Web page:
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    ABSTRACT: Tandem solar cells fabricated from thin films provide promise of improved efficiency while keeping the processing costs low. CdSe as top cell are investigated in this work. CIGS has been a standardized process with lab efficiencies reaching 18% [53]. This dissertation focuses on the development of conductive window layer for the development of a high performance, high bandgap solar cell. ZnSe, Cu2-xSe, and ZnSexTe1-x are investigated as viable window layers of the top cell. ZnSe in undoped form forms a good junction with CdSe films, but the Voc from these devices could never exceed the 360mV mark, while the current densities approached 17.5mA/cm2 [61].To improve Voc's, the high contact energy at the ZnSe/Cu interface has to be overcome by replacing Cu with a metal having higher work function or doping the window layer to form a tunneling contact with Copper. Deposition of ZnSe from binary sources in presence of nitrogen plasma resulted in films with proper stoichiometry. However, doping could not be accomplished. ZnTe is easily dopable, and was the next alternative. ZnTe doping in presence of Nitrogen plasma resulted in Zn rich films. Hence doping of the ternary compound ZnSexTe1-x was considered. This work focuses on studying the effects of compositional variation on the conductivity of the ZnSexTe1-x films. ZnSexTe1-x films were doped using Nitrogen. Films were deposited by co-evaporation from ZnTe, ZnSe and Se sources. Te/Se ratio was varied by varying the ZnTe thickness and Se Thickness. Films with Zn/Group VI ratio close to 1 were measured for conductivity using IV measurements. Highest conductivity of 2* 10 -8 O-cm was obtained at ZnSe, ZnTe, and Se thicknesses of 2000A, 1500A, and 500A respectively. The actual carrier concentration could be concealed by the current limiting Cu contacts. All films with Zn/Group VI ratio close to 1 showed slight conductivity in the 10-10 O-cm range. Layered ZnSexTe1-x Films doped with Nitrogen had targeted Zn/Group VI ratio of 1, but with a higher Te content. The films were also slightly conductive, in the 10-10 O-cm range. The mechanism limiting the doping in all the films seems to be the same.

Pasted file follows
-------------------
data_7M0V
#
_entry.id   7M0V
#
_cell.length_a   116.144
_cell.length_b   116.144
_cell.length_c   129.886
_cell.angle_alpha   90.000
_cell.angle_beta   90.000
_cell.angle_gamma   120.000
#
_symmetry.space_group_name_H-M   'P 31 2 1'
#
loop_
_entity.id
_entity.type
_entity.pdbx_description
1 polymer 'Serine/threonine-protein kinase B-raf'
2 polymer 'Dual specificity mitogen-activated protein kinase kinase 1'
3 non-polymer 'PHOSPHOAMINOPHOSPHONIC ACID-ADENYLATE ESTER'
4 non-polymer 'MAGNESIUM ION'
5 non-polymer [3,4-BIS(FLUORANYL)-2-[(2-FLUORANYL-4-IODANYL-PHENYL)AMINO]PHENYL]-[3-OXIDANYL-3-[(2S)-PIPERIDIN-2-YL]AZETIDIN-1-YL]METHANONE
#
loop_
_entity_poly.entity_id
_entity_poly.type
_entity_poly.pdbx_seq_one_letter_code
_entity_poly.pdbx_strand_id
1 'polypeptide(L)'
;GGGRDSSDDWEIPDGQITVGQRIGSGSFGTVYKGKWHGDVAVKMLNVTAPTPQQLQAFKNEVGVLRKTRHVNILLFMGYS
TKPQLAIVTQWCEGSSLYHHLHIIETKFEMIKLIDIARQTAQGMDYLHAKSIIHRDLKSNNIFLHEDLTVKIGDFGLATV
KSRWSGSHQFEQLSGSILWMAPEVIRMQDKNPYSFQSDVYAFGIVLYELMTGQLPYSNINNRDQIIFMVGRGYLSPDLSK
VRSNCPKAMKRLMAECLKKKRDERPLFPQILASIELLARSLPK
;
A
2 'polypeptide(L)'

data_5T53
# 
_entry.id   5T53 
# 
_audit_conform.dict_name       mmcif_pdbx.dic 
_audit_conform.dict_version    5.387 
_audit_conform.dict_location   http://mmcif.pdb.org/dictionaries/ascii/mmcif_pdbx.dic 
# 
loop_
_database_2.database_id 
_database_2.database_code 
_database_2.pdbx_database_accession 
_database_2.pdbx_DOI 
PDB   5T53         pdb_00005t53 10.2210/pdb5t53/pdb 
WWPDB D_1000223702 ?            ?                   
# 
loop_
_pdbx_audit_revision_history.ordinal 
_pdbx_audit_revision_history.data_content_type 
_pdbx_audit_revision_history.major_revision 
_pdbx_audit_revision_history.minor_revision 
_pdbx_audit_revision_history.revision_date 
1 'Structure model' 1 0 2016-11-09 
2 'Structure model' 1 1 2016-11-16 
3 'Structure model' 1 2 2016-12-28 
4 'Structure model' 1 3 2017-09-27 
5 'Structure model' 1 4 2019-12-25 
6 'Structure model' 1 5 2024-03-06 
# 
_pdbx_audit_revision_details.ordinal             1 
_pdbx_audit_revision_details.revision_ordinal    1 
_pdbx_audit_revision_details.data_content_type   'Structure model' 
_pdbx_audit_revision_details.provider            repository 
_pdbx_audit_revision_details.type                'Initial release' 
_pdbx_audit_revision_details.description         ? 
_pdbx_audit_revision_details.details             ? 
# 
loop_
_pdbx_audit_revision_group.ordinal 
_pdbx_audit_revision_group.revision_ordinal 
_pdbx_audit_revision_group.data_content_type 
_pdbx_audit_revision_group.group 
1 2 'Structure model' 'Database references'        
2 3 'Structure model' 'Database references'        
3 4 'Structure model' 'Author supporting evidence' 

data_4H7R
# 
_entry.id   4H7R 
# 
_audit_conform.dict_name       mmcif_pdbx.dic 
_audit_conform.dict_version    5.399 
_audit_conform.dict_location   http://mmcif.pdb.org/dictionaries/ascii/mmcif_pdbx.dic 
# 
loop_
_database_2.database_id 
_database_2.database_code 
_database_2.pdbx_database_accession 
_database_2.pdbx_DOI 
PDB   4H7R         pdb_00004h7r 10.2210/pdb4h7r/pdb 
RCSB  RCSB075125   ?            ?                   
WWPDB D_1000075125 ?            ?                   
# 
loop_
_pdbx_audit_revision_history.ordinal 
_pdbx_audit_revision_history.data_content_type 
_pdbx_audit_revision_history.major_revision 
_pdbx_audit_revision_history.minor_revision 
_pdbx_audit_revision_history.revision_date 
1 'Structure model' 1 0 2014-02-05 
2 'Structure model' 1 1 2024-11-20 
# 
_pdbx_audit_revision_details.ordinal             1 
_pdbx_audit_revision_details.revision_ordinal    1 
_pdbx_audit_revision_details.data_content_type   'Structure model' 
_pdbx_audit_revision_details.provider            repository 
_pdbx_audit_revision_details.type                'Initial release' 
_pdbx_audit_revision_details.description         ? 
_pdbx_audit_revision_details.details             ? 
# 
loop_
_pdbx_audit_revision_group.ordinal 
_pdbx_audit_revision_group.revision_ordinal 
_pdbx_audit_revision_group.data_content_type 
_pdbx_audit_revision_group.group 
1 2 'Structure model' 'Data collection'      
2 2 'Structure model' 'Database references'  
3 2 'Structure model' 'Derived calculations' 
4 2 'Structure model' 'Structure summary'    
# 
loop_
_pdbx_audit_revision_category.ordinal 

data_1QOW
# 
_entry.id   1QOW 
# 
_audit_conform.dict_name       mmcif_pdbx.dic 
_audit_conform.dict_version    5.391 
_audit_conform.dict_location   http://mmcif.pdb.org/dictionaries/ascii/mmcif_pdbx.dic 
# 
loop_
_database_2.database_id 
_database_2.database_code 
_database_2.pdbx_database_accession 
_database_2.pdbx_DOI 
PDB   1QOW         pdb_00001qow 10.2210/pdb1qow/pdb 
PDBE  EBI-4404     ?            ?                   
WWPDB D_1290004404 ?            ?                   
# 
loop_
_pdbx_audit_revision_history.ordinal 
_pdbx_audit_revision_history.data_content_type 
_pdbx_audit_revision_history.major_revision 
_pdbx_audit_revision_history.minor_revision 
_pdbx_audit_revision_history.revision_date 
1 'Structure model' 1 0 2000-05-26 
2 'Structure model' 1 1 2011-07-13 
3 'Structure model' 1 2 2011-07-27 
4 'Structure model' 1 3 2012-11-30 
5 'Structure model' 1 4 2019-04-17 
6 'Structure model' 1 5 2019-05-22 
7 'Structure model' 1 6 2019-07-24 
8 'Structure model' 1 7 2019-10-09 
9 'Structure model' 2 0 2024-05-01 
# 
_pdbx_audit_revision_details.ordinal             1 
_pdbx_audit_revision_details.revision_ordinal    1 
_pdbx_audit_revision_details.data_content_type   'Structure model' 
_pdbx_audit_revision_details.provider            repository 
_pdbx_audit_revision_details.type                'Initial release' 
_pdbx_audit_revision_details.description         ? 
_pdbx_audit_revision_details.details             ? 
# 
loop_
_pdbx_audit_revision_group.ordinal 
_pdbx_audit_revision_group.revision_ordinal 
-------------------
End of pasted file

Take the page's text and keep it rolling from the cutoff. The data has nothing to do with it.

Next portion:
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    ABSTRACT: Cu(InGa)(SeS)<sub>2</sub> absorber films with a band gap E<sub>g </sub> ges 1.5 eV have been prepared using thermal co-evaporation with different sequences of Cu rich and Cu poor deposition. The composition through the film is, in some cases, non-uniform due to changes in relative S and Se incorporation. The compositional depth profile was characterized by grazing incidence X-ray diffraction and Auger electron spectroscopy with Ar sputtering. The composition ratio [S]/[S+Se] in the films depends on the process and the composition ratio [Cu]/[In+Ga] during deposition. Solar cells with a soda-lime glass/Mo/CIGSS/CdS/ZnO/ITO/(Ni-Al grid) structure were fabricated and a higher FF > 77 % than previous wide bandgap Cu(InGa)(SeS)<sub>2</sub> devices has been demonstrated with these processes. The best Cu(InGa)(SeS)<sub>2</sub> cell with E<sub>g</sub>=1.5 eV is prepared by the two-layer process, and shows an efficiency of 11.2 %, with V<sub>oc </sub>=0.760 V, J<sub>sc</sub>=19.2 mA/cm<sup>2</sup>, and FF=77.3 %. Quantum efficiency of the CIGSS cells shows relatively poor response for wavelength > 600 nm compared to that with CuInS<sub>2</sub>
    No preview · Conference Paper · Jun 2006